It’s situational because when he was attacked, Simon was on his way to tell the others his discovery about the “beast” on the mountain, but they thought he was the beast and killed him. This connects to the theme because it shows how the author uses figurative language to illustrate the causes of the boys’ fear, how they respond to it, and how they feel in the heat of the
Along with the death of Simon, Jack plans to hunt and kill Ralph. “They’re going to hunt you tomorrow.”( ) Sam and Eric relay this message to him while in fear of their own safety. Power has totally changed Jack. He is nothing more than a savage beast
F) He makes a brief comment on the “beast”. “Maybe there is a beast… What I mean is… Maybe it’s only us.” He then becomes “inarticulate to express mankind’s essential illness.” These statements are a much more direct remark on the savagery of man that is the beast. Much later in chapter 9 (Doc. F), the hunters form a tribe under Jack and perform a ritual dance. They find what they think to be the “beast”, and attack it.
The mask that Jack wore allows him to not feel guilty about killing a living creature. It has the ability to turn him into a savage. Furthermore, when the hunters attempt to recreate the pig killing scene, they overemphasize, “All at once, Robert was screaming and struggling with the strength of frenzy. Jack [has] him by the hair and was brandishing his knife” (114). All the boys participate in assaulting Robert because they believe it is just a game and that nothing will go wrong, but this is not true.
The Beast was created by the boys and developed throughout the novel. It symbolizes darkness, the unknown, evilness and the fear restrained within the boys. “He says he was the beastie, the snake-thing, and will it come back tonight?” Then the beastie developed and became “The Beast.” It also represents savagery that exists within all human being. While the boys were afraid of the beast Simon was the only one that came up to realize the truth of the beast. He figured out that they fear the beast because it exists within each of them.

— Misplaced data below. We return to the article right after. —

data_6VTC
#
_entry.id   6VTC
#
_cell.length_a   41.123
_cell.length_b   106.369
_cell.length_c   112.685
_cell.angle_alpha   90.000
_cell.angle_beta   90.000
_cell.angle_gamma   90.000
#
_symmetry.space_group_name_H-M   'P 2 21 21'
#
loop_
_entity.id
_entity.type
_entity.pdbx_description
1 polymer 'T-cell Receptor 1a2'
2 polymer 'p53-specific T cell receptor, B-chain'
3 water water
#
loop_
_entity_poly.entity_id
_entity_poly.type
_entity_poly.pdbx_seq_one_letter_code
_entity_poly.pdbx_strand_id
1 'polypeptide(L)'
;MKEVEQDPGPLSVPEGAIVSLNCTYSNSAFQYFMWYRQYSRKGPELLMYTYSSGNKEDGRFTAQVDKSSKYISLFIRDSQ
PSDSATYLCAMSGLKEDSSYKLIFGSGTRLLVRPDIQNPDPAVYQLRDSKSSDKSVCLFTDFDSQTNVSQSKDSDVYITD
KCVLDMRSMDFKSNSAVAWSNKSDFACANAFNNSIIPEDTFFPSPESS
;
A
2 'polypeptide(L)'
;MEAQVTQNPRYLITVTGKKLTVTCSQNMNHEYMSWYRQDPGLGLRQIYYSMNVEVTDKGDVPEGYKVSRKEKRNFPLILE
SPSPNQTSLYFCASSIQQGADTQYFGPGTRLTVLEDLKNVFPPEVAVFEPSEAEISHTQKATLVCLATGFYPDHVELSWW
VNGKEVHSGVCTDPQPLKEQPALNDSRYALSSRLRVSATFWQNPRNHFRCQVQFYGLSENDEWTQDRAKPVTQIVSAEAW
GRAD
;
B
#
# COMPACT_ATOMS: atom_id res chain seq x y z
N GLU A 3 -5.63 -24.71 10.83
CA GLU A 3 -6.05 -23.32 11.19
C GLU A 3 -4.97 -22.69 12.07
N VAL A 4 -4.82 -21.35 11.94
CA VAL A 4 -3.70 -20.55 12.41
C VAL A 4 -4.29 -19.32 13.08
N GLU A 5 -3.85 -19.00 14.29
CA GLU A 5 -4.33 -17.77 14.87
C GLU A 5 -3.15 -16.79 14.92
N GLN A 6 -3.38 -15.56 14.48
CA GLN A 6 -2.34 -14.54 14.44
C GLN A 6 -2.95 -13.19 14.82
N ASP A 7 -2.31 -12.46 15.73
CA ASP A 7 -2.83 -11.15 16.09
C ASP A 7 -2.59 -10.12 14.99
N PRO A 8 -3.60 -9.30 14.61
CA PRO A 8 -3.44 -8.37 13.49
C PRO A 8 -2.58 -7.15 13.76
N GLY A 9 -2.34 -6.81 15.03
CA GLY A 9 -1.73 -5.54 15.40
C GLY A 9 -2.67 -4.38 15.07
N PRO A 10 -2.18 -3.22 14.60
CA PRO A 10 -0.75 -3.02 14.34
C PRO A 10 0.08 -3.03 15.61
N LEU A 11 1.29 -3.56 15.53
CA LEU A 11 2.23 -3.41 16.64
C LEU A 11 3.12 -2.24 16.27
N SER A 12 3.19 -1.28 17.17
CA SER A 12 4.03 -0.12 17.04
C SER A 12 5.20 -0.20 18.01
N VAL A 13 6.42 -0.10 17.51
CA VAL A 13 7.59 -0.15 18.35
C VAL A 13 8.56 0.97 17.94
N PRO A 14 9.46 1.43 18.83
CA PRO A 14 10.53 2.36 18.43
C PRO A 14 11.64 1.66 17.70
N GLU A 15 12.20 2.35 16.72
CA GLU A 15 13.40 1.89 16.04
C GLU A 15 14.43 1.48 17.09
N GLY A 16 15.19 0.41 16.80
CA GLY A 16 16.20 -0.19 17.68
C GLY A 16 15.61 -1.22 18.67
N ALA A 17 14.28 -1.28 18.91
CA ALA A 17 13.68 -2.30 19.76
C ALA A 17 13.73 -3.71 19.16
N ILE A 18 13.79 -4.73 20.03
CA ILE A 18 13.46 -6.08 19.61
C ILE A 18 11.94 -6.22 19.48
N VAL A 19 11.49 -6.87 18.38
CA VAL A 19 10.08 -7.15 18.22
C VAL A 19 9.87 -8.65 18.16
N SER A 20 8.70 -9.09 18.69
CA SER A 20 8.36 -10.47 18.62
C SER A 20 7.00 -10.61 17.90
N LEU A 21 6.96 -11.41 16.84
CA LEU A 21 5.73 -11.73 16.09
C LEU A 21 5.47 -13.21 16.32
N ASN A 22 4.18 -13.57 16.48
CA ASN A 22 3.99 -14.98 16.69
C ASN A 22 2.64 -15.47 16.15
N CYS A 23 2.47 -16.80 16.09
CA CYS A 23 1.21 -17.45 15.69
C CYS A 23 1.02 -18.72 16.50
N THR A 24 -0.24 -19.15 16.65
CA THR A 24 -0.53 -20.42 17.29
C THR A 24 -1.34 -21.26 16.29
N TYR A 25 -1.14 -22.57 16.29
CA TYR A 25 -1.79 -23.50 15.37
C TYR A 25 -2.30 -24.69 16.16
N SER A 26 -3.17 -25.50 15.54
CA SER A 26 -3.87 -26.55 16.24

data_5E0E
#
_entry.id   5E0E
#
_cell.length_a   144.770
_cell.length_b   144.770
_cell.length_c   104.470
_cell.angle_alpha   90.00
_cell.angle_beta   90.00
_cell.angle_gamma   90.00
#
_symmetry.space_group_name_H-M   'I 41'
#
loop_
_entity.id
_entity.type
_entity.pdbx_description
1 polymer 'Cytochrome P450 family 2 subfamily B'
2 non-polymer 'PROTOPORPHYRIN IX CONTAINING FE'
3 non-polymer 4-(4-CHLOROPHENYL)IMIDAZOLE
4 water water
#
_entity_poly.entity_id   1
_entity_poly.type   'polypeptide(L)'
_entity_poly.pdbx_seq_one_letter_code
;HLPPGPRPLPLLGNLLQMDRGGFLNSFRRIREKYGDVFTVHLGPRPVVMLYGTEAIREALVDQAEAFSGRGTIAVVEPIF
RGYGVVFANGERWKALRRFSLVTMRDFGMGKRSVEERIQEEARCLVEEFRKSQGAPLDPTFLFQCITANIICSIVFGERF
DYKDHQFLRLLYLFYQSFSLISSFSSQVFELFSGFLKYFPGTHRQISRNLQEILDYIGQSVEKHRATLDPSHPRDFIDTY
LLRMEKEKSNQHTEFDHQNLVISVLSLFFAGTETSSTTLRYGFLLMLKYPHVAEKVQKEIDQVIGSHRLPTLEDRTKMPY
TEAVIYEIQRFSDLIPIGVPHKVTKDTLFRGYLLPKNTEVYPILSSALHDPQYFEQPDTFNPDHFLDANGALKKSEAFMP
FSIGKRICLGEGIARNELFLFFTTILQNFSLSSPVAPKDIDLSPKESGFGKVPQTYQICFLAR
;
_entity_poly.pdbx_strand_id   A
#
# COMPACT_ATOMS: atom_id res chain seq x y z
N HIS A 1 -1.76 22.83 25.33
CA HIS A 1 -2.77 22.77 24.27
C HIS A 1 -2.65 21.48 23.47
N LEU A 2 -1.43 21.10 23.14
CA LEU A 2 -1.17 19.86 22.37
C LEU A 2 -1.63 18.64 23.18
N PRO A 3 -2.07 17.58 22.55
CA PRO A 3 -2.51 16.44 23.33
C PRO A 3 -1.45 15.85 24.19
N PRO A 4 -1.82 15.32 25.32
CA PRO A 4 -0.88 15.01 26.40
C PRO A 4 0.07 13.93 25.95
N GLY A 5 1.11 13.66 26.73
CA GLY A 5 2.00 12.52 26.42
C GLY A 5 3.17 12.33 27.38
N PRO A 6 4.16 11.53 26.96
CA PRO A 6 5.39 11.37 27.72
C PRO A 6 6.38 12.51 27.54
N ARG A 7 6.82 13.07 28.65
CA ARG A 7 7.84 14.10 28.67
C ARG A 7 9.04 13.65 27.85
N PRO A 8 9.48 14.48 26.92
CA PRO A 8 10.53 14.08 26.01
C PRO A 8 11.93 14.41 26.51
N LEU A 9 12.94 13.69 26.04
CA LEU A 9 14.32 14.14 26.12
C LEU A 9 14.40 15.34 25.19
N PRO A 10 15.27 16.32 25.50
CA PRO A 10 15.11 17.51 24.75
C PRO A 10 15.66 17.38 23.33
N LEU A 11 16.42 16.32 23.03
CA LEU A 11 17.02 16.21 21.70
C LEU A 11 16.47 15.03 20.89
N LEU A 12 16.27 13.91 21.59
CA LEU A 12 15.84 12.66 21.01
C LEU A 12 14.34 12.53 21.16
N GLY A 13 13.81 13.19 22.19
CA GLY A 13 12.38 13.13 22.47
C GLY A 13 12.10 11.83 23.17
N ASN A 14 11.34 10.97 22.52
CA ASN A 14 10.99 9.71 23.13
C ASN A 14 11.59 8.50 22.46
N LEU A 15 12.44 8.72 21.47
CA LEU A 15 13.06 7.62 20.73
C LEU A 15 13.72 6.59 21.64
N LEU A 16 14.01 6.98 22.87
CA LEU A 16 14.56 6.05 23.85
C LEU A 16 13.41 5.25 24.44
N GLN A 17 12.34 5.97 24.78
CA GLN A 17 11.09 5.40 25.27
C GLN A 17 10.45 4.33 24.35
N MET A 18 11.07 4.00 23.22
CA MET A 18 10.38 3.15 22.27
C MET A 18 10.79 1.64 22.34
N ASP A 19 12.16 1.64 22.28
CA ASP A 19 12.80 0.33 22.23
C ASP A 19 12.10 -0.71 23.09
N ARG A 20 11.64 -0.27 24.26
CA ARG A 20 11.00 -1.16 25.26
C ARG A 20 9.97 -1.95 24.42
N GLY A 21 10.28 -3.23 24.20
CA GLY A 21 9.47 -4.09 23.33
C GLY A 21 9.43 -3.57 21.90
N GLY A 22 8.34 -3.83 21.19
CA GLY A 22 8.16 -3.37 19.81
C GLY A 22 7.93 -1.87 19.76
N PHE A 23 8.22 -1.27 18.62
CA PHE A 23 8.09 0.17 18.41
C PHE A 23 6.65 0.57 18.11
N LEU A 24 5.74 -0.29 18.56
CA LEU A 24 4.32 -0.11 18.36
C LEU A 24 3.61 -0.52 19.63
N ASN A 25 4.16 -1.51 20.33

Simon, being one of the wiset boys, said, “Maybe there is a beast...maybe it’s only us…” (Chapter 5, page 80). Some boys believe that there is a wild beast roaming about and others think that it is nonsense. The boys are beginning to split up and divide themselves over the thought of a silly creature when in reality, they should be packing together. A dead parachutist lands on the island, stuck in the rocks and trees and the boys mistake it for the beast. The boys have officially decided that continuing hunting on the island is better than trying to get off the island which makes Ralph very angry.
How Savagery Takes Over George R.R. Martin once said, “There is a savage beast in every man, and when you hand that man a sword or spear and send him forth to war, the beast stirs.” William Golding demonstrates that every person has savagery inside of him in his novel, Lord of the Flies. In this novel, Golding shows us that civilization is lost and savagery begins when the urge to kill takes hold of us. William Golding’s character development of Jack and motif of weapons help develop his point. As Jack’s moral character deteriorates, it brings his savagery to the surface, allowing the remnants of civilization to be forgotten.
Next, feeling of rage can be developed because of the anger emotion. As portrayed in the movie ‘Lord of the Flies’ by William Golding, a group of boys scout were stranded on an island. However, after few days stranded there, sources of food became limited. They started to feel worry because it seems that they are going to live on the island forever as there were no sign that they would be saved. In that desperate situation, a boy named Jack suggested all the other boys to go hunt animals for food for survival purpose.
These words from a wise young boy, Piggy, are very concerning relating to the amount of civility Jack has left in him. As the civilized boys fear Jack every second of the day, Piggy and Ralph have a discussion and want to “ keep on the right side of him, anyhow. You can’t tell what he might do” (Golding 175). At this point, one of their fellow members, Simon, has already been put to death by Jack’s tribe and now the boys have to fear for their lives because of the unknown status of Jack at any time. Golding uses this type of language to represent fear in their voices because it is one of a leader 's most powerful tools for controlling a society.